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Brief Return of Subzero Temperatures

Brief Return of Subzero Temperatures:

This week saw the return of subzero temperature readings to many parts of the state with the dominance of a polar high pressure system. Most northern and central Minnesota climate stations reported some overnight lows that were subzero. It was -1°F as far south as Winona Dam and Redwood Falls. Many observers measured their coldest temperatures since the second week of January. No daily record low temperatures were reported, but Minnesota did report the coldest temperature in the nation on some dates this week (see below):

Coldest in the nation reports this week came from:
Goodridge (Marshall County), MN with -13°F on the 5th
Hallock (Kittson County), MN with -29°F on the 8th
Crane Lake and Embarrass (St Louis County), MN with -22°F on the 9th

Temperatures are expected to trend in the opposite direction through the balance of the month, averaging several degrees warmer than normal.

Time to Nominate for MCAP Climate Adaptation Awards:

In conjunction with the National Adaptation Forum hosted at the St Paul River Center over May 8-11, 2017, the Minnesota Climate Adaptation Partnership will be announcing awards to practitioners of climate adaptation who have made a significant impact in the state. Nominations are open until March 1st in four categories: individual; organization (non-profit, community of faith, youth group, neighborhood associations); institution (local, state, or federal units of government, or educational institutions); and business (corporations, small business, and cooperatives). Please consider nomination your deserving colleagues. You can find more information on the MCAP Awards here.

Weekly Weather Potpourri:

Tuesday, February 7th brought an outbreak of tornadoes in some southern states, especially LA and MS where 8 tornado reports were filed in each state. ABC News reported that thousands were without power and over 40 people were injured, but no deaths were reported. Many homes were damage and some roads blocked by downed power lines.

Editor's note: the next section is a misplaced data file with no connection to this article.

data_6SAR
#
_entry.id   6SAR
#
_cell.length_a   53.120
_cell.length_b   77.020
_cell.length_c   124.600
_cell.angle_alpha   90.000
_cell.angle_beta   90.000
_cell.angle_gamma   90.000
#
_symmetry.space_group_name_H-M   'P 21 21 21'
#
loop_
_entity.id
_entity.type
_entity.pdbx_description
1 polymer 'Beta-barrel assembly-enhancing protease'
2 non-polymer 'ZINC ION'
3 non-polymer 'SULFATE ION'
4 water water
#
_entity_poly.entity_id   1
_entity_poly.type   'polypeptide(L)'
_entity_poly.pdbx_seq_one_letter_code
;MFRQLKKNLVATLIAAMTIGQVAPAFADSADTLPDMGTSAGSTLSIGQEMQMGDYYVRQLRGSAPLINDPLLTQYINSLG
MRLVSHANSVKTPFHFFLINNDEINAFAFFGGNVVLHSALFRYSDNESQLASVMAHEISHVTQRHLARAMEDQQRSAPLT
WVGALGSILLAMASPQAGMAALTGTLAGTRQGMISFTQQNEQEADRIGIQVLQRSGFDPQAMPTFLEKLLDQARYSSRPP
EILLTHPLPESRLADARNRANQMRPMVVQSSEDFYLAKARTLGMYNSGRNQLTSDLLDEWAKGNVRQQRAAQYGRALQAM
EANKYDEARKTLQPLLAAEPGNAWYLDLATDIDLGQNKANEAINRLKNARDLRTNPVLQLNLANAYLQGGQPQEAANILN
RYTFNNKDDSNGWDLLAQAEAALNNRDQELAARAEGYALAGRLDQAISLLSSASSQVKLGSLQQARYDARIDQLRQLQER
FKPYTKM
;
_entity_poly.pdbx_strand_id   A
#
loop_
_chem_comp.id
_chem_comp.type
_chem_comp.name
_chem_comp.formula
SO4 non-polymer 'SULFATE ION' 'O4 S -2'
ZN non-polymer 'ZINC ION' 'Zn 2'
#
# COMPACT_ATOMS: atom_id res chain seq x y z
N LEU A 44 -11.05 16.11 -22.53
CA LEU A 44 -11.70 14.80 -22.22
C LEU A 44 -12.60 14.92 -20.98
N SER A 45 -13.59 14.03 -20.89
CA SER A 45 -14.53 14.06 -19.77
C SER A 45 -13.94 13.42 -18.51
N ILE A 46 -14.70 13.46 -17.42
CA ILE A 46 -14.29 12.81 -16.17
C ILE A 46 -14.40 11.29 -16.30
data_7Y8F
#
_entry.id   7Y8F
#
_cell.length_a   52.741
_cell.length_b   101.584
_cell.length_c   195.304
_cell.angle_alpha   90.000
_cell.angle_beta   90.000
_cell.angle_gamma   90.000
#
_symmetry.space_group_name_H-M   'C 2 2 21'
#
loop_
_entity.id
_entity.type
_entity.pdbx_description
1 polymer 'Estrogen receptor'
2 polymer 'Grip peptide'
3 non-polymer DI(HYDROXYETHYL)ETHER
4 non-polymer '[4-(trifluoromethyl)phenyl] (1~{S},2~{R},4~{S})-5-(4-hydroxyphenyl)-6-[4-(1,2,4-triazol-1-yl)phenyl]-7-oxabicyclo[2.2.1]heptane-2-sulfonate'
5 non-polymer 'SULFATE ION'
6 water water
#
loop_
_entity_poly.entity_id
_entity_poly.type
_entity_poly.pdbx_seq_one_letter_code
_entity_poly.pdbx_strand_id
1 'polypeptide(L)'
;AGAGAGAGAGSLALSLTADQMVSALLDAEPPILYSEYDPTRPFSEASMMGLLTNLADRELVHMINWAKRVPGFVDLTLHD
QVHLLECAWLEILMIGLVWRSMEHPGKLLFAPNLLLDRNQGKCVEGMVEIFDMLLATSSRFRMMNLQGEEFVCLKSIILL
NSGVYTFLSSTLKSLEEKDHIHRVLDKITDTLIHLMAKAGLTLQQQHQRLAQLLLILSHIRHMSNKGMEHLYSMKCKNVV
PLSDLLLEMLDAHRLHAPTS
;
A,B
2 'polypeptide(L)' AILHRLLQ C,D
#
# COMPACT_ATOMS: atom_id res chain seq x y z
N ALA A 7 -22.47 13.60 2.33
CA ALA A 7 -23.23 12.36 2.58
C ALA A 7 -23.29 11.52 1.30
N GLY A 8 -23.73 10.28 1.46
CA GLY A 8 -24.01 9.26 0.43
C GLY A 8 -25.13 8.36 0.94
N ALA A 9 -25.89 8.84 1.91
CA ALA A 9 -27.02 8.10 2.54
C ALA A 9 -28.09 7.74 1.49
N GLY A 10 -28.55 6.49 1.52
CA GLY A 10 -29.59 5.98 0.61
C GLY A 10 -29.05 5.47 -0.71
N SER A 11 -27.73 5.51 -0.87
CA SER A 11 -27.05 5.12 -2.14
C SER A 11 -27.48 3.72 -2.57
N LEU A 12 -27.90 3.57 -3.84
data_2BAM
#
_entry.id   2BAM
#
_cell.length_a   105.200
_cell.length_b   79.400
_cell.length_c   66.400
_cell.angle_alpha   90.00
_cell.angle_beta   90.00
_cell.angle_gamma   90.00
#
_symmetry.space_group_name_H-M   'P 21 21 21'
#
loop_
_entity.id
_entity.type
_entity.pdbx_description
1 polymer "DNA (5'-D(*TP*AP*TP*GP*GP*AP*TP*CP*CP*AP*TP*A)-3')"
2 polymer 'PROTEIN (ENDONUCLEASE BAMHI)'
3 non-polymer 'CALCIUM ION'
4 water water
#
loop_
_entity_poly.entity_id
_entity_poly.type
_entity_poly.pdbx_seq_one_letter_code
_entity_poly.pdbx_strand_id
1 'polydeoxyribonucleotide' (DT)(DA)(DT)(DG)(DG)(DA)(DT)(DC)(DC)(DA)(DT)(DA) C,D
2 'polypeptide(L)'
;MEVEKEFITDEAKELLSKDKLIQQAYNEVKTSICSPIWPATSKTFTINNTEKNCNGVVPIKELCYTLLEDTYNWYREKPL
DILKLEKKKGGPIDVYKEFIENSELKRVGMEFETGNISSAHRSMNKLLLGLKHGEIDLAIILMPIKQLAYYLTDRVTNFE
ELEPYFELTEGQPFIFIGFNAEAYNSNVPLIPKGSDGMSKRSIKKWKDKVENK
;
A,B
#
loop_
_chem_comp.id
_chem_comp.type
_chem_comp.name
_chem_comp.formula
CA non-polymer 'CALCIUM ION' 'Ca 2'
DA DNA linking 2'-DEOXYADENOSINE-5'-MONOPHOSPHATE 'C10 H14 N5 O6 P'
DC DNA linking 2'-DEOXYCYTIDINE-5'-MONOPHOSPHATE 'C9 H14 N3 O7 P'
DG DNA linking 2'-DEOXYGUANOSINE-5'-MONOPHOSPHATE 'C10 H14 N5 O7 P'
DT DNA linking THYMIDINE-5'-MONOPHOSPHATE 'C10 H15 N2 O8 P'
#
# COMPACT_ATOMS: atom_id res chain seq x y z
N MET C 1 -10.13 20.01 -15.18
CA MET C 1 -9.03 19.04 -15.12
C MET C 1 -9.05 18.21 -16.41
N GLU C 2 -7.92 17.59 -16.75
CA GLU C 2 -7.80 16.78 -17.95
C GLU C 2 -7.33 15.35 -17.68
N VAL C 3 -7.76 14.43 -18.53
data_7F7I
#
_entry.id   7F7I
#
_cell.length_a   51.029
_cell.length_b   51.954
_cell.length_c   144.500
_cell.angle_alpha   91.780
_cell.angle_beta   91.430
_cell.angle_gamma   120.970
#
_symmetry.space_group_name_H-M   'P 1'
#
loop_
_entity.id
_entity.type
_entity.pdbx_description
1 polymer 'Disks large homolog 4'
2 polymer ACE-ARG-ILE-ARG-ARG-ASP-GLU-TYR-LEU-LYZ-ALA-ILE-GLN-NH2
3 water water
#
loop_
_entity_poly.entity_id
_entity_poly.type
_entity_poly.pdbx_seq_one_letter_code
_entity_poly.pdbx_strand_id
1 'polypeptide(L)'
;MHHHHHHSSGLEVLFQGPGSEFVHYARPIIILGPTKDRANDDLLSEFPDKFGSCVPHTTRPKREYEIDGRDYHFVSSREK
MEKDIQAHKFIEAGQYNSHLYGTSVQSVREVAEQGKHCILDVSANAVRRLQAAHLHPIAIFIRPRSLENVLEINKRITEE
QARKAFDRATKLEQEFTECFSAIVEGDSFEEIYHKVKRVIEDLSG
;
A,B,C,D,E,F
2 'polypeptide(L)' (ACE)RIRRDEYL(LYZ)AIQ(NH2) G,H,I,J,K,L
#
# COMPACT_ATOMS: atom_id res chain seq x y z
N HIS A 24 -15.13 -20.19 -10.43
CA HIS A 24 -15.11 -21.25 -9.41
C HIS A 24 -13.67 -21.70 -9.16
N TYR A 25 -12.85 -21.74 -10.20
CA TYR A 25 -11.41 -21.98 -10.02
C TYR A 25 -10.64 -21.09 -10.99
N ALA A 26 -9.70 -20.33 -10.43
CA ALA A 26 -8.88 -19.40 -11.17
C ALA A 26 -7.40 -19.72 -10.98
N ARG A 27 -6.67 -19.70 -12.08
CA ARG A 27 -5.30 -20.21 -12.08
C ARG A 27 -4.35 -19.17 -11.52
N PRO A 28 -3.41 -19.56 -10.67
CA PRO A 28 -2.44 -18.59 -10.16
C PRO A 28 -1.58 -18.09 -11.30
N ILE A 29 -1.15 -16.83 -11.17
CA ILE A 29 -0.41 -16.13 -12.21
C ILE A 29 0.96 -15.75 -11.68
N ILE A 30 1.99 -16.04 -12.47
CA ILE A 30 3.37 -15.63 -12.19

NOAA issued a press release recently that the weak La Nina episode in the equatorial Pacific Ocean came to an end last month. The Pacific Ocean is now in an ENSO Neutral state and expected to remain so for the months ahead.

NOAA also released an analysis about the demise of Drought in the Western USA states. For the first time since March of 2011 there are no designated areas of "exceptional drought" on the USA map. The reasons behind this demise are described in the narrative along with a time sequence of maps.

MPR listener question:

At my house in Blaine we have measured only 14 subzero nights so far this winter. When subzero temperatures are expected I shut off the water line from my house to the garage so it won't freeze or burst. What is the average per winter for the number of subzero nights and do you think we will have anymore this winter?


The long-term average for the Twin Cities is an average of 29 nights of subzero temperatures each year, with an average of 8 in February and 2 in March. However since 2001 the average number has dropped to just 17, with 5 in February and only 1 in March. In fact 9 of the last 16 months of March have brought no subzero temperature readings to the Twin Cities. As far as the outlook goes for the rest of February I see no subzero nights, and right now all of the outlook models except one favor a warmer than normal month of March, so we may be done with subzero nights.